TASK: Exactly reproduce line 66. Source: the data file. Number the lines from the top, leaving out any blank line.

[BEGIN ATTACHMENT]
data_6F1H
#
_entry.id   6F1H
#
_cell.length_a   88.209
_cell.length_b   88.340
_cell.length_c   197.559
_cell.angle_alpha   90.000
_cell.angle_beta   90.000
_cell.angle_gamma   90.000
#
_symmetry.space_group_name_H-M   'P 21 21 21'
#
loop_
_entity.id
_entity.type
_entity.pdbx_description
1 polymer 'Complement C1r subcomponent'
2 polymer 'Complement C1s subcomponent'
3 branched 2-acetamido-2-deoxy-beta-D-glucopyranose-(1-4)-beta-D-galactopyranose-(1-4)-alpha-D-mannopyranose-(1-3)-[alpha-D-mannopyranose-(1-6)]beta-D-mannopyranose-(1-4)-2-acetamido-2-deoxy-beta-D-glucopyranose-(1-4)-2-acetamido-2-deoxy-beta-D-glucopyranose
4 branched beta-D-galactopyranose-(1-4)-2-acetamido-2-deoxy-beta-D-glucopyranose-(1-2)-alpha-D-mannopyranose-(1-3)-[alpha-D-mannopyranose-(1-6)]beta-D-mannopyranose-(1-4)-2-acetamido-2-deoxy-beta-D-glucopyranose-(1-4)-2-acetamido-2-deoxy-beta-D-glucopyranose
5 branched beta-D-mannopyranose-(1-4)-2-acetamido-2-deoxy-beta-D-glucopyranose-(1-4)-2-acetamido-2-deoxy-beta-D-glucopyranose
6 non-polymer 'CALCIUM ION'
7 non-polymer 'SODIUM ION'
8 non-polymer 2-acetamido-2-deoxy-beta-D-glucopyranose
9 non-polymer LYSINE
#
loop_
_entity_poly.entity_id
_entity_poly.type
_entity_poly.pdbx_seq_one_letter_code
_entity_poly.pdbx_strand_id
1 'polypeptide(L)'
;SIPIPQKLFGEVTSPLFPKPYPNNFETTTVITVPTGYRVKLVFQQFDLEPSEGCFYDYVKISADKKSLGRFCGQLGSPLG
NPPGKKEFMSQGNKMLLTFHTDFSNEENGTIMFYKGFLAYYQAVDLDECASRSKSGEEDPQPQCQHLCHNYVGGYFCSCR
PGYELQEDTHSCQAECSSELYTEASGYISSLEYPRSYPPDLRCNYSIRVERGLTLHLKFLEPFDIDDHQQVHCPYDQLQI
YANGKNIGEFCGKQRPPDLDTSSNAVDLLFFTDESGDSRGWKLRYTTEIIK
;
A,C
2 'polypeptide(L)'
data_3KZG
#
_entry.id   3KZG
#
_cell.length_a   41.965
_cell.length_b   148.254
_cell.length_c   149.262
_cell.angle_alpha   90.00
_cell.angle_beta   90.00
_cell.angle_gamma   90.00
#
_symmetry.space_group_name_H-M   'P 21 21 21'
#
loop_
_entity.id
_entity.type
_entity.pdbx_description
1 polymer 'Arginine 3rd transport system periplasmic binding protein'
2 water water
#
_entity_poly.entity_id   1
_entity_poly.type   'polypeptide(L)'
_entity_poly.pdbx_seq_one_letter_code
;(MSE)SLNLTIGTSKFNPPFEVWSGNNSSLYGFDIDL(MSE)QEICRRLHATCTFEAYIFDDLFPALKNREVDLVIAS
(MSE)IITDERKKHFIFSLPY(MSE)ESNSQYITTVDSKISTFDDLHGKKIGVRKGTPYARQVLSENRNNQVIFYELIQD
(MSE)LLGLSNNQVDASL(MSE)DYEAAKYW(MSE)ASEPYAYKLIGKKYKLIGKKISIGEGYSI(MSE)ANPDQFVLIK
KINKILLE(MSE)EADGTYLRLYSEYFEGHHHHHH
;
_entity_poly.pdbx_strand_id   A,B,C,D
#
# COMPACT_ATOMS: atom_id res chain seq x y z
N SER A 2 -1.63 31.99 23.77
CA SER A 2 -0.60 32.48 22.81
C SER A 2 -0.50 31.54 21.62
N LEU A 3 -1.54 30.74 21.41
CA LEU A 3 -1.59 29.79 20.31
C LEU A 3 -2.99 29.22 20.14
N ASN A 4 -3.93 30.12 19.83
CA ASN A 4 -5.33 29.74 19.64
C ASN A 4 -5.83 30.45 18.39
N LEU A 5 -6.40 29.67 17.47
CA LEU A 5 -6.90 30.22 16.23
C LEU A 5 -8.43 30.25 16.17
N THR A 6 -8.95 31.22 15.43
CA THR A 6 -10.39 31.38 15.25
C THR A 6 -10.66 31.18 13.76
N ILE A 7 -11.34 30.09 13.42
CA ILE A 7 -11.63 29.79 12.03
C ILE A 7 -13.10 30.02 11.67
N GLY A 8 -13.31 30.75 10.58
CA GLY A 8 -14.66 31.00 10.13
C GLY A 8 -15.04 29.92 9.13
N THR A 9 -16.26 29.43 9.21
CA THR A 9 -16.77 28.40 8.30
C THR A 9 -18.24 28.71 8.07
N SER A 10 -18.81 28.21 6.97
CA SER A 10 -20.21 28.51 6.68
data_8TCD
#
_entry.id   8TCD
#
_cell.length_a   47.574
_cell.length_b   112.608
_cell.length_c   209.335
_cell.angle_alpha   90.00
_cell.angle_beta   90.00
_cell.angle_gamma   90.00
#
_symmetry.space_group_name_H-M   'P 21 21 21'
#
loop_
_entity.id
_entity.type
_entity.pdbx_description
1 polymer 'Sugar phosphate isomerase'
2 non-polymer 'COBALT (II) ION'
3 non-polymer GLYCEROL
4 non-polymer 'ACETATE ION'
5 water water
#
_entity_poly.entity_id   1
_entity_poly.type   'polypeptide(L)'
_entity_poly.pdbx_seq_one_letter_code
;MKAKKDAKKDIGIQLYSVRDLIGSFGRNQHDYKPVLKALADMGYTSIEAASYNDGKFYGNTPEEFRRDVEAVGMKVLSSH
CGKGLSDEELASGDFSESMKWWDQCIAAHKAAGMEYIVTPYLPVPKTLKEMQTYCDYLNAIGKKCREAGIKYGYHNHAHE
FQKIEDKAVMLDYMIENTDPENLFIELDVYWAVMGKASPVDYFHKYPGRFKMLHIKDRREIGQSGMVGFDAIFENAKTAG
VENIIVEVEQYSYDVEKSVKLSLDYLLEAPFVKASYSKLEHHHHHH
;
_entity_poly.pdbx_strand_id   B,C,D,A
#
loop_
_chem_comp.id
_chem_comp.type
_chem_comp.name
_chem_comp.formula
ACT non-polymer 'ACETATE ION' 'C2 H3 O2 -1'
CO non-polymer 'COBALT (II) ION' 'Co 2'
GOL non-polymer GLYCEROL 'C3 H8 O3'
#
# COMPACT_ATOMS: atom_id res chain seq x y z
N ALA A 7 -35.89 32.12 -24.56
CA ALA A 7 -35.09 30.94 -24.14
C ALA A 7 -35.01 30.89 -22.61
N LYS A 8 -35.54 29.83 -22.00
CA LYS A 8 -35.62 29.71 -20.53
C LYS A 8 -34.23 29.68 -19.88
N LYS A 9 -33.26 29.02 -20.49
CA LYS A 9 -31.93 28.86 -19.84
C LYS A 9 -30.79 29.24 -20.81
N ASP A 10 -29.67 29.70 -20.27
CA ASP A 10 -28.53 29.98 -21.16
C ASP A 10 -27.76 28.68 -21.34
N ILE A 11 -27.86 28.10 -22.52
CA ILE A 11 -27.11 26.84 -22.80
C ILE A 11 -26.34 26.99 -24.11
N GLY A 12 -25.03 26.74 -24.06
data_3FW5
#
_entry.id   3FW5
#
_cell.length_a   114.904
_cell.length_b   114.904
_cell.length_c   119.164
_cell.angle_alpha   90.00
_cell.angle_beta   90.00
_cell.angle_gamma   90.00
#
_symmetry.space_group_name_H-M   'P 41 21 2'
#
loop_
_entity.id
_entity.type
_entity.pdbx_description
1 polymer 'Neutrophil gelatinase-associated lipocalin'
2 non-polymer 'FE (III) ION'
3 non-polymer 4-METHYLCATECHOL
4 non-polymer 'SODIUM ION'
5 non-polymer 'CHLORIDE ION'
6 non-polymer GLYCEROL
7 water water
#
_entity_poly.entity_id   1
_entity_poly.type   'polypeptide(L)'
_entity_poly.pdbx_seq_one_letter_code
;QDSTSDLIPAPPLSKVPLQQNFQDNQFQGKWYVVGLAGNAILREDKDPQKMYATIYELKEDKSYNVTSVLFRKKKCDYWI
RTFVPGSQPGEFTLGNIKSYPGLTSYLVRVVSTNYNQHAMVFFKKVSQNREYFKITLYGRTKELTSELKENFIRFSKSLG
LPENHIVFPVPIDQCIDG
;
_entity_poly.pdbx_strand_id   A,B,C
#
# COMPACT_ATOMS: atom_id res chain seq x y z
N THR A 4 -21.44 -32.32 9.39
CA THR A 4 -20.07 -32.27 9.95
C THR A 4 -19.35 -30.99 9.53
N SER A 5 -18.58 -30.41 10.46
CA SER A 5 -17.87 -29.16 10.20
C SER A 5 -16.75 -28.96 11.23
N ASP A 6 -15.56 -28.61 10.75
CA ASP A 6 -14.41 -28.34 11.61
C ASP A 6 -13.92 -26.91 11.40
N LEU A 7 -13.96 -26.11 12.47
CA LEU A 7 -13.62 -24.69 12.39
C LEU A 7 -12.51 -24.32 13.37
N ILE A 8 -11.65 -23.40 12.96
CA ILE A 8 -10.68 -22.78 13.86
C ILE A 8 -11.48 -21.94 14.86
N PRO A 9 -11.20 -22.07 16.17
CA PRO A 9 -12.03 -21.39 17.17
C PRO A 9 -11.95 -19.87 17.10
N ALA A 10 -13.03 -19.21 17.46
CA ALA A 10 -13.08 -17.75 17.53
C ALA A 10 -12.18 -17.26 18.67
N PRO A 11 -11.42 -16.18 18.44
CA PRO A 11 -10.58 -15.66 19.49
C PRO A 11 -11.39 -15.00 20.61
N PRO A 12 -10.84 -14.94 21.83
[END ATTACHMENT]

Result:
(MSE)LLGLSNNQVDASL(MSE)DYEAAKYW(MSE)ASEPYAYKLIGKKYKLIGKKISIGEGYSI(MSE)ANPDQFVLIK